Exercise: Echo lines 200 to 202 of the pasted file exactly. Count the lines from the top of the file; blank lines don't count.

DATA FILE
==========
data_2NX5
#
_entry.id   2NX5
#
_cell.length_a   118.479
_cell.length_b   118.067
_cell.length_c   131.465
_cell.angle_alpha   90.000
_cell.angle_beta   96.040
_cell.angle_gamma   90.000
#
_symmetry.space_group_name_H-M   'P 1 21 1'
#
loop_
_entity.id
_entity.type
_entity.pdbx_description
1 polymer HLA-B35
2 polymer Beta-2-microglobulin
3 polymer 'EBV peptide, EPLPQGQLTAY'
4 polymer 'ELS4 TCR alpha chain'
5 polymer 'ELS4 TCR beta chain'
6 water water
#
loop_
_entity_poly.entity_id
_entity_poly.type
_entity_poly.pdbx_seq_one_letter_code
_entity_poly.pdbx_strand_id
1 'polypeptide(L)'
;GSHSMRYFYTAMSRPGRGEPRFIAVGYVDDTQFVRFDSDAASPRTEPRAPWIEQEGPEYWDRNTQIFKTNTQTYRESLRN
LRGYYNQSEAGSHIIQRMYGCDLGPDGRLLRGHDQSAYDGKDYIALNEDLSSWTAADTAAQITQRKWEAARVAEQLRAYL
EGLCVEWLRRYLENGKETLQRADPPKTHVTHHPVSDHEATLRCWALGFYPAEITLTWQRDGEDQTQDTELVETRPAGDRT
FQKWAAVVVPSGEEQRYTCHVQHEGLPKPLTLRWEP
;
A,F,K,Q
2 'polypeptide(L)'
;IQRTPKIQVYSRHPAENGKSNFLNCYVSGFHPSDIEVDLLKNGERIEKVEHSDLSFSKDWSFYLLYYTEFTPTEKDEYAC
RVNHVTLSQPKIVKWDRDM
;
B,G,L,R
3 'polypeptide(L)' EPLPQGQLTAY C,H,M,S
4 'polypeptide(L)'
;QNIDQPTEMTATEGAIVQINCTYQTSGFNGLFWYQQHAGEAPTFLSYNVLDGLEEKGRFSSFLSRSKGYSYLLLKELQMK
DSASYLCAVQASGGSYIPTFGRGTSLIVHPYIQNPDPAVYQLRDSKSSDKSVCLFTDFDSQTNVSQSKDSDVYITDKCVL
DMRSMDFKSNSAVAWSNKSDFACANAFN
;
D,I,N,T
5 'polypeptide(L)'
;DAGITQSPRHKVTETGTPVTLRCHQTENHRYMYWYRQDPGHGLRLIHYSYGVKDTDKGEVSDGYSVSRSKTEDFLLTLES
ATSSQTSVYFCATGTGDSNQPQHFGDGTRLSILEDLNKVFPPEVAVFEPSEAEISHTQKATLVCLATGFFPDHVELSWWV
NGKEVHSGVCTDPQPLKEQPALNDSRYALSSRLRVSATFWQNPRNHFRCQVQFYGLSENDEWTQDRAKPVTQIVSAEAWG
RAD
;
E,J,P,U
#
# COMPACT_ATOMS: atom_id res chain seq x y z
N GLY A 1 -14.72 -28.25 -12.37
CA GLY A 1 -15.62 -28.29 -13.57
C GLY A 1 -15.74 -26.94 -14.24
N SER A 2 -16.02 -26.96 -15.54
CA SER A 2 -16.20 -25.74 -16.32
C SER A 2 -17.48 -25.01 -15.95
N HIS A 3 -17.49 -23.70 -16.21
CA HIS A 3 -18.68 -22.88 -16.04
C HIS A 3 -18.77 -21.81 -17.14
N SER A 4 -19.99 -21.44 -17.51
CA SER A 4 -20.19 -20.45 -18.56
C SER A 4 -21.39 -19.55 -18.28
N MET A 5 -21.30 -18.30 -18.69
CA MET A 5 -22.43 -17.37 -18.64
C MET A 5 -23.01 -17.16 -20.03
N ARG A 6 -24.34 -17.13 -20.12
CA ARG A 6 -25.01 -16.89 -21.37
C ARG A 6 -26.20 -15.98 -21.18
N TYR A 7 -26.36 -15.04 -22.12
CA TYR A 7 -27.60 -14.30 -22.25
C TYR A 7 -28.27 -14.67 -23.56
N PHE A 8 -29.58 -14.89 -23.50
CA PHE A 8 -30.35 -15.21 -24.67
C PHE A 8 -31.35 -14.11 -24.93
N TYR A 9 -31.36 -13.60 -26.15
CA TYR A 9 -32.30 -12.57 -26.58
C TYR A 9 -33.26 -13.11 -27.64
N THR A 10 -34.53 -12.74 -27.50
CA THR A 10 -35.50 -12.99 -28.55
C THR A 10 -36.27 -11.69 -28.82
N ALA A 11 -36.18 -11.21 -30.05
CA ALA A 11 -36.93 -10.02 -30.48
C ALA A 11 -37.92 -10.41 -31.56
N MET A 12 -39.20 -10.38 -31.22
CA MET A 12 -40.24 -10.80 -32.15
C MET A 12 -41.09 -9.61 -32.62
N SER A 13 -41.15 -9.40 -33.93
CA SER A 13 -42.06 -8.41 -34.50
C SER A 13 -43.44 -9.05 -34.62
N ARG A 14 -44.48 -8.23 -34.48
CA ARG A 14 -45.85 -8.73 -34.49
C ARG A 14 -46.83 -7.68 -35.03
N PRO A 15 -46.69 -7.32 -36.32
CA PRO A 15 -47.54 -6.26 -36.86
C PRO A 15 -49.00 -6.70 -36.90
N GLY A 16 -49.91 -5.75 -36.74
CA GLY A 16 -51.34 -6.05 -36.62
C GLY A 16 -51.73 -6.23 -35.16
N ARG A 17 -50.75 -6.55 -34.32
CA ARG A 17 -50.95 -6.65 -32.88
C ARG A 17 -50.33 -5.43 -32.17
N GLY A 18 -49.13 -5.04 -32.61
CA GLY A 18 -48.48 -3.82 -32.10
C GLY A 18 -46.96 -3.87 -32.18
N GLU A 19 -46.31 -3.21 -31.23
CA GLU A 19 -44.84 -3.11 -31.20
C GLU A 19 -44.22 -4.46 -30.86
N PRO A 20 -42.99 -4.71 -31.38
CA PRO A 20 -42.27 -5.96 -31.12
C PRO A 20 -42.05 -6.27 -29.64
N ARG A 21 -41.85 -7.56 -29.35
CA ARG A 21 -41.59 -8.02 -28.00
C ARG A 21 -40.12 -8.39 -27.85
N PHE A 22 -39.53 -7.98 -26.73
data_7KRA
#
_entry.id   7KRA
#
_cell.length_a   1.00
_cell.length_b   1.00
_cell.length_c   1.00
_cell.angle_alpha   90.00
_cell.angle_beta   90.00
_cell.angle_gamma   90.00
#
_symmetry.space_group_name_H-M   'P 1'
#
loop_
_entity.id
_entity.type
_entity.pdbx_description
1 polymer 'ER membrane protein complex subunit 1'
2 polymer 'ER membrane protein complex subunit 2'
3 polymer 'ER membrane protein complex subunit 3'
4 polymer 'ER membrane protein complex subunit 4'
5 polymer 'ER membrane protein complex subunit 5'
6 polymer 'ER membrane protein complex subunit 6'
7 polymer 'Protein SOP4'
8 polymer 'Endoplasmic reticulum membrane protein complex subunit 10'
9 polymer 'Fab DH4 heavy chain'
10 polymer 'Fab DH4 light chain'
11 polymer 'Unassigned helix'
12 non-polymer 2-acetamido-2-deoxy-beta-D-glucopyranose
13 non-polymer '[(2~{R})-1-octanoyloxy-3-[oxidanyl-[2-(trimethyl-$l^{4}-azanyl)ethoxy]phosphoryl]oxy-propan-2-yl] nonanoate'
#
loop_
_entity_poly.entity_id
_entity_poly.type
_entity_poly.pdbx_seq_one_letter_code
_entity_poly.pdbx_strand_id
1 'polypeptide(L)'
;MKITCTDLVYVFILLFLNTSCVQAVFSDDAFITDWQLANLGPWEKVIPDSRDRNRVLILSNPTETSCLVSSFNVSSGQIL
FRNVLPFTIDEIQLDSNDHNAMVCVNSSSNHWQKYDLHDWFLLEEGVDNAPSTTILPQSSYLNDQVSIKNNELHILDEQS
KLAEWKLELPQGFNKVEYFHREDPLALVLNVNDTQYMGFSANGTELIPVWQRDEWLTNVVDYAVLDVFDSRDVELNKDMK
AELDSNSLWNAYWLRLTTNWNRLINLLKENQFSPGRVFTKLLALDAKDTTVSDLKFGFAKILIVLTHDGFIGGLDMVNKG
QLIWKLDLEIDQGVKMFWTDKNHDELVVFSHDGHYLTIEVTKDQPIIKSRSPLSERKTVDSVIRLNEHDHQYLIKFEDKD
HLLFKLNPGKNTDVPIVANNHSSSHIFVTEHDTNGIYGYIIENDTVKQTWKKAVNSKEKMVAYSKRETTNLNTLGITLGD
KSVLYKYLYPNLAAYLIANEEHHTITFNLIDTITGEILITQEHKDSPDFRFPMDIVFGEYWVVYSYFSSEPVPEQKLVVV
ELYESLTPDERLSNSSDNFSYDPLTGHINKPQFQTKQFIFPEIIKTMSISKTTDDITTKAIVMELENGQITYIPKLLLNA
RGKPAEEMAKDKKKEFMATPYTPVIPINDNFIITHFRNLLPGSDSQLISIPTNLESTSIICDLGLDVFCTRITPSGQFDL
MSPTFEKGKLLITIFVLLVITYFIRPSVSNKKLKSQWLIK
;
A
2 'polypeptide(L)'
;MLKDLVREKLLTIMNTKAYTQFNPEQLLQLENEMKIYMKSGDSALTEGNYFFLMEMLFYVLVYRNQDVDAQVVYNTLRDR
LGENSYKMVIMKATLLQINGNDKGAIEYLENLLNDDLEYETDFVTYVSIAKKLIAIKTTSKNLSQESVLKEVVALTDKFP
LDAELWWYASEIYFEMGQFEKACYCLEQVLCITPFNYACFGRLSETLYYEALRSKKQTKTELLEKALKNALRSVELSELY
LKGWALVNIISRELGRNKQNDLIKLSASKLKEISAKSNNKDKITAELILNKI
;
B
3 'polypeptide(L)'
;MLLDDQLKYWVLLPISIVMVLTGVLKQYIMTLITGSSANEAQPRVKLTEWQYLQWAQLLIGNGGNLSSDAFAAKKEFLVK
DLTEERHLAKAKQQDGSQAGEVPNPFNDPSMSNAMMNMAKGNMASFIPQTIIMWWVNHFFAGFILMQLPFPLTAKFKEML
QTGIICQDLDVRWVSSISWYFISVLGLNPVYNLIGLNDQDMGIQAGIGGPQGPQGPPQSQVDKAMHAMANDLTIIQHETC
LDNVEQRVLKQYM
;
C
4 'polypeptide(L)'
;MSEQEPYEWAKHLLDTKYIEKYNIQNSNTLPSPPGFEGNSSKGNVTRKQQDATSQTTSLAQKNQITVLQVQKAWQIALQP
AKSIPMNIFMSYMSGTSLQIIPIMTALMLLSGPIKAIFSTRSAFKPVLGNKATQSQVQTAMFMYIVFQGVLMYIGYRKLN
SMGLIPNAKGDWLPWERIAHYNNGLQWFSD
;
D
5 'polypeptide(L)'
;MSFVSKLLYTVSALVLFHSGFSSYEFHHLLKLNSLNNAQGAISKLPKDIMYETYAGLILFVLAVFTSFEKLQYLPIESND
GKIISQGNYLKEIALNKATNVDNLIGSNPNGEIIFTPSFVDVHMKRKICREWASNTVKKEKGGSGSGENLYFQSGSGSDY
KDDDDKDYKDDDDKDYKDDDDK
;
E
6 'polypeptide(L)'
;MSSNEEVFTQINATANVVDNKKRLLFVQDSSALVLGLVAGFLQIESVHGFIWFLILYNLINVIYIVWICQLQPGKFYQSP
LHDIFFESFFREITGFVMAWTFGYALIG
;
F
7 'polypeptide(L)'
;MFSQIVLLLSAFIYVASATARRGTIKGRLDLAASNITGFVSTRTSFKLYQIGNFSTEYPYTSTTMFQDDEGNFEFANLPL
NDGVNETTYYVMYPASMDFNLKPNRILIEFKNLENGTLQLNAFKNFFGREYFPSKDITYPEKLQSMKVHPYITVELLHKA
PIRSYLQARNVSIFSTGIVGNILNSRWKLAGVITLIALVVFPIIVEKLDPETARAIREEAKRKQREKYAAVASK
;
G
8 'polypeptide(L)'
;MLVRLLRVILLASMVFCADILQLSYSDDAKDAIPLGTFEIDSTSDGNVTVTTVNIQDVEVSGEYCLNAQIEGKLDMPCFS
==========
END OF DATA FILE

;
F
7 'polypeptide(L)'